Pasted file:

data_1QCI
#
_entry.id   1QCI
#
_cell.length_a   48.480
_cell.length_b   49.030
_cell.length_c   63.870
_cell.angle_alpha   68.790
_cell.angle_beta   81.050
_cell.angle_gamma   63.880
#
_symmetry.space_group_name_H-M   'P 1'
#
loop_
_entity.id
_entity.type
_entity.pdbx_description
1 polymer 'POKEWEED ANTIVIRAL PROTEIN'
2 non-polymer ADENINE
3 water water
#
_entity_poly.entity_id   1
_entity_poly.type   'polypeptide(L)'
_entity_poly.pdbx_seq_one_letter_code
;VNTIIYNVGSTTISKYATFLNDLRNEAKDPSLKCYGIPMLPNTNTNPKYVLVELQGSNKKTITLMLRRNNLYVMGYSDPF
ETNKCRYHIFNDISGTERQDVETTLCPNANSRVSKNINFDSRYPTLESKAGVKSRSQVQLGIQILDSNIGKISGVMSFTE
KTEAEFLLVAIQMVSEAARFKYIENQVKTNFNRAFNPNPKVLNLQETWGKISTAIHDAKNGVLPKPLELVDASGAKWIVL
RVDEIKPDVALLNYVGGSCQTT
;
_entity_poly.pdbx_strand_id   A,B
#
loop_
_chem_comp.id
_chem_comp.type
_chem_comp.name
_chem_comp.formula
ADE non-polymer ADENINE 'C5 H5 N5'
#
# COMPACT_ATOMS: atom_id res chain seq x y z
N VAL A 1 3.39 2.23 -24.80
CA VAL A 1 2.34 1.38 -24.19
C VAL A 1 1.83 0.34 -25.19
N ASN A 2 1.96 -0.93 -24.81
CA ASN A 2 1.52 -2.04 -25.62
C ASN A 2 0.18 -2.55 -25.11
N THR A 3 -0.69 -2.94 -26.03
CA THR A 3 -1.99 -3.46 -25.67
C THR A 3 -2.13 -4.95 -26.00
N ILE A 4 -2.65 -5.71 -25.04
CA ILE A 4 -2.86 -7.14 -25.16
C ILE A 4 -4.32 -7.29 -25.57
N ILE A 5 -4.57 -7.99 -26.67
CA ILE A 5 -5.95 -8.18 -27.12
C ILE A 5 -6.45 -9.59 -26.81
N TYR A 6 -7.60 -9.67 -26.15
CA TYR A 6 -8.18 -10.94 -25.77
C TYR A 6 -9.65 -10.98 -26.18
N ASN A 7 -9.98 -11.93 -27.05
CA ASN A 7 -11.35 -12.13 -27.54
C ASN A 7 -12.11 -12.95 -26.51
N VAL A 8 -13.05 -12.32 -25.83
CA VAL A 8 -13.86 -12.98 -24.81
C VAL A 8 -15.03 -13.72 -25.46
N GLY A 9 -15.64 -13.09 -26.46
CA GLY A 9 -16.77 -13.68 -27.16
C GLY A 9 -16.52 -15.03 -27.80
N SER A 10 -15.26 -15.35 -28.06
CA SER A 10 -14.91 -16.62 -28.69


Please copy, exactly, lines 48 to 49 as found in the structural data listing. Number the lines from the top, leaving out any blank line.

C THR A 3 -2.13 -4.95 -26.00
N ILE A 4 -2.65 -5.71 -25.04